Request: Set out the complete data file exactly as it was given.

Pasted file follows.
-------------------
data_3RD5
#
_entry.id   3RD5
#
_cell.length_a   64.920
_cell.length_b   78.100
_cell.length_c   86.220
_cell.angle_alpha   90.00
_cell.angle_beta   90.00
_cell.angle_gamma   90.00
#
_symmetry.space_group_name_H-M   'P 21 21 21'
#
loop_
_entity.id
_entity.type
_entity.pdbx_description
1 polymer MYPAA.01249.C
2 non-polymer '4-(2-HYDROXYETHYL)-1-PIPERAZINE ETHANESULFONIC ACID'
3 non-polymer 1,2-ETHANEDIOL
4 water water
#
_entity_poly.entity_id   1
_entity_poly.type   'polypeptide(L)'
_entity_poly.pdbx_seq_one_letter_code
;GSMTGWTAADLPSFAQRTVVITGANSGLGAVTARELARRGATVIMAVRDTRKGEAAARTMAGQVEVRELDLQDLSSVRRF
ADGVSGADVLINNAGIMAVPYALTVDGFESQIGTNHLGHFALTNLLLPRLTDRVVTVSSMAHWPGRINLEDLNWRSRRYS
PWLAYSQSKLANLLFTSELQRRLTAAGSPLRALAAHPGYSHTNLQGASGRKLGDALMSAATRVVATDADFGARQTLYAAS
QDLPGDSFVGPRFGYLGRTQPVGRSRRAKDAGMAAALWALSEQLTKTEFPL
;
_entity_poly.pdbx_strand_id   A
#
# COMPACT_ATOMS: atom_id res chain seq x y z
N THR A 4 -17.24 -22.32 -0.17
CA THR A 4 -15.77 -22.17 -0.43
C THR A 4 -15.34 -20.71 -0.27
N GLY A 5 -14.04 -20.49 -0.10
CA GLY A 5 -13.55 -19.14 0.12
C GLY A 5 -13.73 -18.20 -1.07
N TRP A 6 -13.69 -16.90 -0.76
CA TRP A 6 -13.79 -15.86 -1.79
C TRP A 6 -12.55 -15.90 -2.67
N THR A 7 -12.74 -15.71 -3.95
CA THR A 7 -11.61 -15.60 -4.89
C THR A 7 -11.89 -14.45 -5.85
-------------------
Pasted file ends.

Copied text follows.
data_3RD5
#
_entry.id   3RD5
#
_cell.length_a   64.920
_cell.length_b   78.100
_cell.length_c   86.220
_cell.angle_alpha   90.00
_cell.angle_beta   90.00
_cell.angle_gamma   90.00
#
_symmetry.space_group_name_H-M   'P 21 21 21'
#
loop_
_entity.id
_entity.type
_entity.pdbx_description
1 polymer MYPAA.01249.C
2 non-polymer '4-(2-HYDROXYETHYL)-1-PIPERAZINE ETHANESULFONIC ACID'
3 non-polymer 1,2-ETHANEDIOL
4 water water
#
_entity_poly.entity_id   1
_entity_poly.type   'polypeptide(L)'
_entity_poly.pdbx_seq_one_letter_code
;GSMTGWTAADLPSFAQRTVVITGANSGLGAVTARELARRGATVIMAVRDTRKGEAAARTMAGQVEVRELDLQDLSSVRRF
ADGVSGADVLINNAGIMAVPYALTVDGFESQIGTNHLGHFALTNLLLPRLTDRVVTVSSMAHWPGRINLEDLNWRSRRYS
PWLAYSQSKLANLLFTSELQRRLTAAGSPLRALAAHPGYSHTNLQGASGRKLGDALMSAATRVVATDADFGARQTLYAAS
QDLPGDSFVGPRFGYLGRTQPVGRSRRAKDAGMAAALWALSEQLTKTEFPL
;
_entity_poly.pdbx_strand_id   A
#
# COMPACT_ATOMS: atom_id res chain seq x y z
N THR A 4 -17.24 -22.32 -0.17
CA THR A 4 -15.77 -22.17 -0.43
C THR A 4 -15.34 -20.71 -0.27
N GLY A 5 -14.04 -20.49 -0.10
CA GLY A 5 -13.55 -19.14 0.12
C GLY A 5 -13.73 -18.20 -1.07
N TRP A 6 -13.69 -16.90 -0.76
CA TRP A 6 -13.79 -15.86 -1.79
C TRP A 6 -12.55 -15.90 -2.67
N THR A 7 -12.74 -15.71 -3.95
CA THR A 7 -11.61 -15.60 -4.89
C THR A 7 -11.89 -14.45 -5.85